Thought to Exist in the Wild:

Awakening from the Nightmare of Zoos
by Derrick Jensen, photographs by Karen Tweedy-Holmes

 


Author and Photographer Biographies

 

Derrick JensenDerrick Jensen
Called the philosopher poet of the ecological movement, Derrick Jensen is an activist, teacher, and author of ten books, including the acclaimed A Language Older than Words,The Culture of Make Believe, and Endgame, Volumne I & II. Publishers Weekly has described Jensen’s work as “breaking and mending the reader’s heart.”

His writing has appeared in The New York Times Magazine, Audubon, The Sun Magazine, and Orion Magazine, among many others. Recently named Press Action Person of the Year, his speaking engagements pack bookstores, university auditoriums, and conference halls across the nation.
He lives in Northern California and continues to write about the destructive impact of industrial civilization, our connection to the land, our kinship with one another, and our place in the living world.


His website is www.DerrickJensen.org.
"What Do You Love?" video by Derrick Jensen (courtesy dropping knowledge): click here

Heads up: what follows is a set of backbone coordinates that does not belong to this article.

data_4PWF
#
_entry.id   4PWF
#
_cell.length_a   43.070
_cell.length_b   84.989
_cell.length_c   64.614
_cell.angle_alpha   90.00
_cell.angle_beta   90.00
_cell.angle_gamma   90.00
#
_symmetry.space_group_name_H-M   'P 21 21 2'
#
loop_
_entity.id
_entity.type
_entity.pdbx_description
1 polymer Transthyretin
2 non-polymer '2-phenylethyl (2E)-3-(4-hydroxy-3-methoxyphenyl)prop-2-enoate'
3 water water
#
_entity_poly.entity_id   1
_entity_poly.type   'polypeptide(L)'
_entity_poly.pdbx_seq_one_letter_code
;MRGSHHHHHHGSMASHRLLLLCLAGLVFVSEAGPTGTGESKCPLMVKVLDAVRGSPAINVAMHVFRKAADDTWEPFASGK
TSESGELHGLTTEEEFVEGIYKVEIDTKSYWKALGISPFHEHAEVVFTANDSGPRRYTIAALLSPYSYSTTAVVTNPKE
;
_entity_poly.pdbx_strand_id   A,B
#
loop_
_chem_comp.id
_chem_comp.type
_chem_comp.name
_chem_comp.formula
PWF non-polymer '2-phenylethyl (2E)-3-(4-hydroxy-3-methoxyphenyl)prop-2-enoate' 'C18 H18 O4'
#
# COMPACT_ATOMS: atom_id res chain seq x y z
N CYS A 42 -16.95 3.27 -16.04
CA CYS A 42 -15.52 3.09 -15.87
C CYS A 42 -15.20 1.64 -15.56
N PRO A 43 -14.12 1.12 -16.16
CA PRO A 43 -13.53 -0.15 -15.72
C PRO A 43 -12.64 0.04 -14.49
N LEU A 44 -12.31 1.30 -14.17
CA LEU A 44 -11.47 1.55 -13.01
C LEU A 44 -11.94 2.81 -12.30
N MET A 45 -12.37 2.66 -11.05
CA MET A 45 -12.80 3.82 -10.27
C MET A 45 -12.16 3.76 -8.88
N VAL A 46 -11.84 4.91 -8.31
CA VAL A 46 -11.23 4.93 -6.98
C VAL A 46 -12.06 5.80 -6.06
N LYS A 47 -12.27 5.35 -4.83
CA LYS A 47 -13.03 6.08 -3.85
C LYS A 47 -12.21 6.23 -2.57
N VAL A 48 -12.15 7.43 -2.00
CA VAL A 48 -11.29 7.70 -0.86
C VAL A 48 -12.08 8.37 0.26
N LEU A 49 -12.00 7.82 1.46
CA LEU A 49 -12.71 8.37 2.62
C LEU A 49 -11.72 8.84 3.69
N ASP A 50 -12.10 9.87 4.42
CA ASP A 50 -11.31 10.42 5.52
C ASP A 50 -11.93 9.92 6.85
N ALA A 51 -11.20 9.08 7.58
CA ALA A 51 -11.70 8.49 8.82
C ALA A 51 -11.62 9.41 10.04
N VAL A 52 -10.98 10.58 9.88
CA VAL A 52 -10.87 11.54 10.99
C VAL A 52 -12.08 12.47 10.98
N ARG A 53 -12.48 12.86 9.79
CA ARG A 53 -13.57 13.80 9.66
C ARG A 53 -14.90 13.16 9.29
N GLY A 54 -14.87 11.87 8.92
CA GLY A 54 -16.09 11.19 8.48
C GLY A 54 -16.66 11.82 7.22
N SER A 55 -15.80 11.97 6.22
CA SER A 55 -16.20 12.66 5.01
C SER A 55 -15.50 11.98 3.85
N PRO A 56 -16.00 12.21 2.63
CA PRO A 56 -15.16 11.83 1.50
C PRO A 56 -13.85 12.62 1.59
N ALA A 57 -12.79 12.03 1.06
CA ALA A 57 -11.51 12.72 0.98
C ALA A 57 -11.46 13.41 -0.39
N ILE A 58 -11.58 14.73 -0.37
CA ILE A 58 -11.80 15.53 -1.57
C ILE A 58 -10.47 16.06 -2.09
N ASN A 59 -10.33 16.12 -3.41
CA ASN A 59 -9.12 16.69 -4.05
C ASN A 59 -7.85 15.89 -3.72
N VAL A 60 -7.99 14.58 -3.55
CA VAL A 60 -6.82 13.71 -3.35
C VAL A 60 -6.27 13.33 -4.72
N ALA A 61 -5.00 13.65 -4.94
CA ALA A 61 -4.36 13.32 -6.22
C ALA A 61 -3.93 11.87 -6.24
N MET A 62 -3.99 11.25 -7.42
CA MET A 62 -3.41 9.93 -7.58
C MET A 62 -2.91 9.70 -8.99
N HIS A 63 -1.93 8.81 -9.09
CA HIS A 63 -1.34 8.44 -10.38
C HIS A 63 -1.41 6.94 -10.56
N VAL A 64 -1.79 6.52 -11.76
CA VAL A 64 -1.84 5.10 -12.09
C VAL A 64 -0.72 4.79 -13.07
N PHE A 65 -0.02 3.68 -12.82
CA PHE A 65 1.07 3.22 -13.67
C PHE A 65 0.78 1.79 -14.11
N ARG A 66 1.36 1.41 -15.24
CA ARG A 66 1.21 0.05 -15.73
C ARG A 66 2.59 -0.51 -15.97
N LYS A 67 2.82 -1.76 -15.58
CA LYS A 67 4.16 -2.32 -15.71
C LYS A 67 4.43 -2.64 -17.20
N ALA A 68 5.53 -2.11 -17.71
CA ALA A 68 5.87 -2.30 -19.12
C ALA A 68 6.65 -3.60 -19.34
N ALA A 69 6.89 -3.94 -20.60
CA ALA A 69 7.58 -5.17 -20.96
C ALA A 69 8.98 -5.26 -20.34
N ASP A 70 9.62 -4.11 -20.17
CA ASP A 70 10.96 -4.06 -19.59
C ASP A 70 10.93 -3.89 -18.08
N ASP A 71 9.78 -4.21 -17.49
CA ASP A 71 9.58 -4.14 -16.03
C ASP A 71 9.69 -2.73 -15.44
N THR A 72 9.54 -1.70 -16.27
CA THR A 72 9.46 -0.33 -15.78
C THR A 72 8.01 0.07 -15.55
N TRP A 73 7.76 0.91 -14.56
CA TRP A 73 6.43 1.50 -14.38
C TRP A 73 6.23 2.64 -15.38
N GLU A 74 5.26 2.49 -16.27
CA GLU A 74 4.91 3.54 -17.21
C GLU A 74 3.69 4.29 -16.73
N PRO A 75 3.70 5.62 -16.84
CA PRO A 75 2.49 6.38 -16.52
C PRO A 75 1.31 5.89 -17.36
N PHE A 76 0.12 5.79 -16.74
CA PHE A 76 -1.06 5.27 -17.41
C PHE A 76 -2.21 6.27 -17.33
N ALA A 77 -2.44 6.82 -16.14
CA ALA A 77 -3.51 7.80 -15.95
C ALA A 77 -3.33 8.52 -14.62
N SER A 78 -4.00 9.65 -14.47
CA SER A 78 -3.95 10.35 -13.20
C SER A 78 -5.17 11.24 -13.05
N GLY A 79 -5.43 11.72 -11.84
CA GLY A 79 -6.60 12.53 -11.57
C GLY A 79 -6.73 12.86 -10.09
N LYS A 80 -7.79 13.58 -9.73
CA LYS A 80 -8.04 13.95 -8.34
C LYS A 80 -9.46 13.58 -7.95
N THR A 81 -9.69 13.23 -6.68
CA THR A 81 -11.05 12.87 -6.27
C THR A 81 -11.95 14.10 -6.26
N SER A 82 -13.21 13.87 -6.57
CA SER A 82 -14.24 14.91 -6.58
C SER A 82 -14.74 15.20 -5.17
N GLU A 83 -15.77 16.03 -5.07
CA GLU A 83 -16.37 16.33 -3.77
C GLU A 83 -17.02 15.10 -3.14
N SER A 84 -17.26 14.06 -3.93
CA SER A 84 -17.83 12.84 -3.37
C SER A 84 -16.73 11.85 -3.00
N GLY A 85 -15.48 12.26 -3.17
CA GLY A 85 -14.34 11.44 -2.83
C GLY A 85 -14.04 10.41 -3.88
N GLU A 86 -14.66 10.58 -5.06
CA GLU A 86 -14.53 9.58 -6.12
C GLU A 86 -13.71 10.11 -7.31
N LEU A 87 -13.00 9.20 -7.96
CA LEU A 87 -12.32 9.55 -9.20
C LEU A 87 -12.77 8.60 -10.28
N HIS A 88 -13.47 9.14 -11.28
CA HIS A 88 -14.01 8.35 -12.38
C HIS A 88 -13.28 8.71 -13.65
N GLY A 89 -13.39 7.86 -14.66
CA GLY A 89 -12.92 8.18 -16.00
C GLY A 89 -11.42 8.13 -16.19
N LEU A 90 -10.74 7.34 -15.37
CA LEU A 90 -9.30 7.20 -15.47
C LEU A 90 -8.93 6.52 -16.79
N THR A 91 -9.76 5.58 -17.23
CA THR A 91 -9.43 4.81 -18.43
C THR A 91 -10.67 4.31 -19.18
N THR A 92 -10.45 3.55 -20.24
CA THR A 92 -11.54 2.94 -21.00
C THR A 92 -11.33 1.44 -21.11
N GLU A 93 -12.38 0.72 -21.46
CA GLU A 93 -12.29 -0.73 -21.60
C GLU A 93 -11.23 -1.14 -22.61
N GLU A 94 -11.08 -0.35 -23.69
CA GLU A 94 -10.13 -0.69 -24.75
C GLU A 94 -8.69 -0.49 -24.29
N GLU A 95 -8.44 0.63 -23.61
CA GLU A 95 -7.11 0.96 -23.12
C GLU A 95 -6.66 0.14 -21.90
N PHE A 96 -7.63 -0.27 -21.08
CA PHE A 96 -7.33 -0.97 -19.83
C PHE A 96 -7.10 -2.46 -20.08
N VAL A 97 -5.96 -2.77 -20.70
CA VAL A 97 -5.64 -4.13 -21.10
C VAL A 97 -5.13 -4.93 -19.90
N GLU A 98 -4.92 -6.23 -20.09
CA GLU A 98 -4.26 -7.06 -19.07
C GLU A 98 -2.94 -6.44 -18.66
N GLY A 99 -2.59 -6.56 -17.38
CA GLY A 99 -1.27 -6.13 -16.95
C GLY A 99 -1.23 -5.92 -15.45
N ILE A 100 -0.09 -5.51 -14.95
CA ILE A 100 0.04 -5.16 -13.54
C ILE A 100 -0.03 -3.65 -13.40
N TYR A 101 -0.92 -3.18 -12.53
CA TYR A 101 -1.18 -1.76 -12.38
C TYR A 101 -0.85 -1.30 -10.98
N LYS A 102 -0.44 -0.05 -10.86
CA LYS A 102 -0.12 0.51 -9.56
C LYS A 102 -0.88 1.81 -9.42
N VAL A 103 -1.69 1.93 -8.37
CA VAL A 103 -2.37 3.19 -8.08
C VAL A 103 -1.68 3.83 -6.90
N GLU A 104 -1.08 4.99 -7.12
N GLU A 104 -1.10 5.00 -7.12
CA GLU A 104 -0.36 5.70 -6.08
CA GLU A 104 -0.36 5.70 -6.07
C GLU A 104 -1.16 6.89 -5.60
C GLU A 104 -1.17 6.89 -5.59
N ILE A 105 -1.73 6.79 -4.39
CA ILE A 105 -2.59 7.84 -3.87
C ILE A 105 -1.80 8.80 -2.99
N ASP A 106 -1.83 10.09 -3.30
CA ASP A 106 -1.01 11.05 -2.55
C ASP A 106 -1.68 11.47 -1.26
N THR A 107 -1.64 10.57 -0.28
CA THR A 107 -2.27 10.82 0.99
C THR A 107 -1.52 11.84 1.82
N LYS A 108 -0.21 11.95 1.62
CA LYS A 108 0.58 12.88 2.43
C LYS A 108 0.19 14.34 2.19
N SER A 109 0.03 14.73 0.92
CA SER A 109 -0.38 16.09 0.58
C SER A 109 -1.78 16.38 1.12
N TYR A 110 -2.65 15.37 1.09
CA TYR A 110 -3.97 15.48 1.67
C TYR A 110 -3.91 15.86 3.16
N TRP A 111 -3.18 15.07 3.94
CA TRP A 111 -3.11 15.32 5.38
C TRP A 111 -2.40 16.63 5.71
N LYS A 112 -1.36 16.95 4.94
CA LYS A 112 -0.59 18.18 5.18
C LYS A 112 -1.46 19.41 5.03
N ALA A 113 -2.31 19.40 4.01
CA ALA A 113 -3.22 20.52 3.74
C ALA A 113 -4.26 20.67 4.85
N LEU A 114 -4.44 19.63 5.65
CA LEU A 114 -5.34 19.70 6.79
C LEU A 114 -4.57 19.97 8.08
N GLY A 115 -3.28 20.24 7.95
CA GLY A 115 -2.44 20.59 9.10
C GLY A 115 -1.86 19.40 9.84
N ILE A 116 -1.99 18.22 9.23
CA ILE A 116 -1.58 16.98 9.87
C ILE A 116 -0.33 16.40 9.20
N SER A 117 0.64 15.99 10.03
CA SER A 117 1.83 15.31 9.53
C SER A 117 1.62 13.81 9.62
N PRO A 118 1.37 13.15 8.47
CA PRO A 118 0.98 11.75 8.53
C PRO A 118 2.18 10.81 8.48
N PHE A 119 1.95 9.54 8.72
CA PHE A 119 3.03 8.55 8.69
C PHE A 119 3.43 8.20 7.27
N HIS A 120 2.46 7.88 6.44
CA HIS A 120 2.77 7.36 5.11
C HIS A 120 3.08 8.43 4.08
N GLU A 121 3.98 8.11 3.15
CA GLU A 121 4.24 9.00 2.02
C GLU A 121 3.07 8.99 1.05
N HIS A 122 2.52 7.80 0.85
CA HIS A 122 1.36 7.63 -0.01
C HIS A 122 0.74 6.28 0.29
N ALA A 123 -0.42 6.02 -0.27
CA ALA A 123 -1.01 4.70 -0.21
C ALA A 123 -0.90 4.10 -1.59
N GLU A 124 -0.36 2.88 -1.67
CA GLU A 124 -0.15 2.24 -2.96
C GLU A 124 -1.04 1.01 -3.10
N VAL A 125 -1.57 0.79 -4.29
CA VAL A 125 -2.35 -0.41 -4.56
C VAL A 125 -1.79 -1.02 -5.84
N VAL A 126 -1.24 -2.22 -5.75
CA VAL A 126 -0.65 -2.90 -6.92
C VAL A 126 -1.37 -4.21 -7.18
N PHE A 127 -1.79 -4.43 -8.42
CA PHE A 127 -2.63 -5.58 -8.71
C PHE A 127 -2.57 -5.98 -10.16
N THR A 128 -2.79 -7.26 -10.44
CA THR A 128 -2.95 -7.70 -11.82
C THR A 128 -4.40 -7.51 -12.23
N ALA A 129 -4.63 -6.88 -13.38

Karen Tweedy-Holmes
Based in New York City, Karen Tweedy-Holmes has long been devoted to making black-and-white portraits of psychological depth and intensity. A critically acclaimed exhibition of her images of the male nude in 1969 was the first major gallery presentation of the subject in the United States by a woman. Her ongoing projects include sculptural details of New York City and Victorian period architecture, including landmark courthouses of the United States.

Her deepest interest is the animal world and she has documented animal life in the wild and in zoos since 1970. In recent years her work has concentrated on the landscape and wildlife of the desert Southwest and on macrophotography of insects and plants. For more than thirty years she has been committed to a self-assigned project-to produce a powerful and extensive group of black-and-white images of captive animals that would compel the viewer to question the concept of wild animals' incarceration as entertainment.

Her website is www.tweedypix.com.